Robin Li, Chairman and CEO of Chinese-language search engine Baidu.com, speaking about the potential impact of China's newly proposed Internet Plus strategy, which will integrate the mobile Internet, cloud computing, big data and the Internet of things with modern manufacturing, on March 11
"Our principle position is that all sanctions are lifted at once."
Abbas Araqchi, Iran's senior nuclear negotiator, recently declaring a nuclear agreement is possible only if the imposed sanctions against the country are all lifted simultaneously
Online Drug Sales
Although e-commerce is thriving in China, online pharmacies are developing slowly owing to strict government controls. Notably, the online sales of prescription medicine are forbidden. The situation is about to change as it was reported earlier this year that authorities were planning to open up online sales of prescription medicine in the near future. If the policy is finally put in place, e-commerce giants such as Alibaba and JD.com will be able to wrest sales from hospitals.
However, the reality is that hospitals have long held a predominant position in the area of pharmaceutical sales in China. The majority of patients buy medicine from the same hospital in which they have had a consultation. They tend to drop in at pharmacy stores only occasionally to purchase over-the-counter medication. Drug sales account for over 45 percent of the income of public hospitals in China, far exceeding the international average of 15 percent.
Although health authorities require hospitals to permit freedom of choice for patients with regard to where they buy medicine, hospitals have been able to find ever more ingenuous ways to keep the prescription in house. Another problem is the matter of changing people's habits, as most of them are used to buying pharmaceutical products directly from hospitals in order to save time and trouble.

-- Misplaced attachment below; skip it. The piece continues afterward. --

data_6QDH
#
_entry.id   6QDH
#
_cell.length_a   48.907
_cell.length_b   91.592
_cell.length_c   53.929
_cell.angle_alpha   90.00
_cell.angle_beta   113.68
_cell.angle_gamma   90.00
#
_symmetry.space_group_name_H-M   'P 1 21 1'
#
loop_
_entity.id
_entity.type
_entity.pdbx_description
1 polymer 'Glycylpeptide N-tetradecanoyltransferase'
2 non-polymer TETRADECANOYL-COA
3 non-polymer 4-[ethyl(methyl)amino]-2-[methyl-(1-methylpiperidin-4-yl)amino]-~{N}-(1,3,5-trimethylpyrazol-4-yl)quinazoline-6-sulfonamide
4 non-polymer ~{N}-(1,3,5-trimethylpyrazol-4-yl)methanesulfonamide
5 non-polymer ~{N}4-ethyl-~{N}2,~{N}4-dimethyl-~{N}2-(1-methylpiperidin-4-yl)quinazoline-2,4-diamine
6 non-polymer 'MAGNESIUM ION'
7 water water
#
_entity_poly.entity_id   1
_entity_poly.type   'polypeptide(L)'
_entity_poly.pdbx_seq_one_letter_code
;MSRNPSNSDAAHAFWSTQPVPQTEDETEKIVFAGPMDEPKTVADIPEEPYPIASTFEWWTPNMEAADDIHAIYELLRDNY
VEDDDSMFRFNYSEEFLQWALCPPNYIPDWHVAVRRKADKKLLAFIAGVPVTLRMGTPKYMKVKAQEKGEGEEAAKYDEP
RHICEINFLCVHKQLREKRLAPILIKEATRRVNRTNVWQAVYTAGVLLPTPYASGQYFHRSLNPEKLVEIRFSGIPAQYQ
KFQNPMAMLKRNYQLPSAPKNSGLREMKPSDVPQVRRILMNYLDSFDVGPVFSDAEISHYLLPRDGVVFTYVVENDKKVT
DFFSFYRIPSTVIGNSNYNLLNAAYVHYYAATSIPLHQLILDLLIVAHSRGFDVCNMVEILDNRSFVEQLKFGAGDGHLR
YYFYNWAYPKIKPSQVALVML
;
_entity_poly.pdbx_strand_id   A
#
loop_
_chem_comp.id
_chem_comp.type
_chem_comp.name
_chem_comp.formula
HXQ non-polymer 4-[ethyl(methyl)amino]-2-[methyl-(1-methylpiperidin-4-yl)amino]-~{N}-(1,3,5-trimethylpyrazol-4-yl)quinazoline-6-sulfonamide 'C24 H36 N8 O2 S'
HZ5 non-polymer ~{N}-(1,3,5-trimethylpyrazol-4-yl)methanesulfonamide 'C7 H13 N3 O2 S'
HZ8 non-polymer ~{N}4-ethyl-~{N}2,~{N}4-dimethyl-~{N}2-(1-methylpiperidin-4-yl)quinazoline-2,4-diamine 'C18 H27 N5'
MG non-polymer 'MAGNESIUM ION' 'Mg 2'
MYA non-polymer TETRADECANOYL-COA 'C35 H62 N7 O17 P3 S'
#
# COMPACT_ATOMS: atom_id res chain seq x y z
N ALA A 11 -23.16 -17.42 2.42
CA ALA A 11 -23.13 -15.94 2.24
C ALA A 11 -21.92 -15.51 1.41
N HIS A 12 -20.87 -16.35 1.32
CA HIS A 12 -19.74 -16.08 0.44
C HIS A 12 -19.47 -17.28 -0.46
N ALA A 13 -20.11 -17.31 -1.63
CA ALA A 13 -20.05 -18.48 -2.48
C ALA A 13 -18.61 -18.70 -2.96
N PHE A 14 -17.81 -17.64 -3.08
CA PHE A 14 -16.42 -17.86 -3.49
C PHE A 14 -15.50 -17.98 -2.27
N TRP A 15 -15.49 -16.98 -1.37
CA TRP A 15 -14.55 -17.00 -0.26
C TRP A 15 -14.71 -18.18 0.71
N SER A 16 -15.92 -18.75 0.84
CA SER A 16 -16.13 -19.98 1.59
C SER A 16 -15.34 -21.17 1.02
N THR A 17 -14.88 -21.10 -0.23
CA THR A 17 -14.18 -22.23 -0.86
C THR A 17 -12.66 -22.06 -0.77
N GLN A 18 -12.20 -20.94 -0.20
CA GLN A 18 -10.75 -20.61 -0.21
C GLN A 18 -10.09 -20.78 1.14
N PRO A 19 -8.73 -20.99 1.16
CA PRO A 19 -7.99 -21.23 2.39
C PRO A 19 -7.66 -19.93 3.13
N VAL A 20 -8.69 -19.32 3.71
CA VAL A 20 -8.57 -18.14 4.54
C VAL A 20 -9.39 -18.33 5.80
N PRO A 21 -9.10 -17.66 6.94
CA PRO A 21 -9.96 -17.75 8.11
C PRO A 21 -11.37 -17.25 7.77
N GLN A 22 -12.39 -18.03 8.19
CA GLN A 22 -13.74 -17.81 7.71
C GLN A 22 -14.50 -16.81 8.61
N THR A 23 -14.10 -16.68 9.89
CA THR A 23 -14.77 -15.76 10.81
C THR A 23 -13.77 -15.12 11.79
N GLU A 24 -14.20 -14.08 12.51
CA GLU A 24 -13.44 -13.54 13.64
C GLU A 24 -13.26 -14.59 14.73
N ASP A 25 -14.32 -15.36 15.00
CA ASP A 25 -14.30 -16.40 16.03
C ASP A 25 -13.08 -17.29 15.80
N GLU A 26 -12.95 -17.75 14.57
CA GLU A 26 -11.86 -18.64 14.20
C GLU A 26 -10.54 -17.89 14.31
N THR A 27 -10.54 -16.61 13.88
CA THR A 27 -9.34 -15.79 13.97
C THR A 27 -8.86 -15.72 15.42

Although facing multiple obstacles, e-pharmacies are nonetheless expected to play a significant role in the lowering of medicine prices and the promotion of fair competition in the medical drug market.
Since its foundation, the People's Liberation Army Air Force (PLAAF) has placed much importance on nurturing aircraft pilots from an early age. From 1996 to 2003, centers dedicated to the early training of aircraft pilots were established in 44 high schools across China and produced over 1,100 qualified pilots ready to serve with the PLAAF.
These training centers gathered together students who were roughly qualified to become pilots and steeped them in paramilitary management. However, problems with these centers were gradually exposed over time, exemplified by a decline in the number and competence of pilots they sent to the Chinese national air force.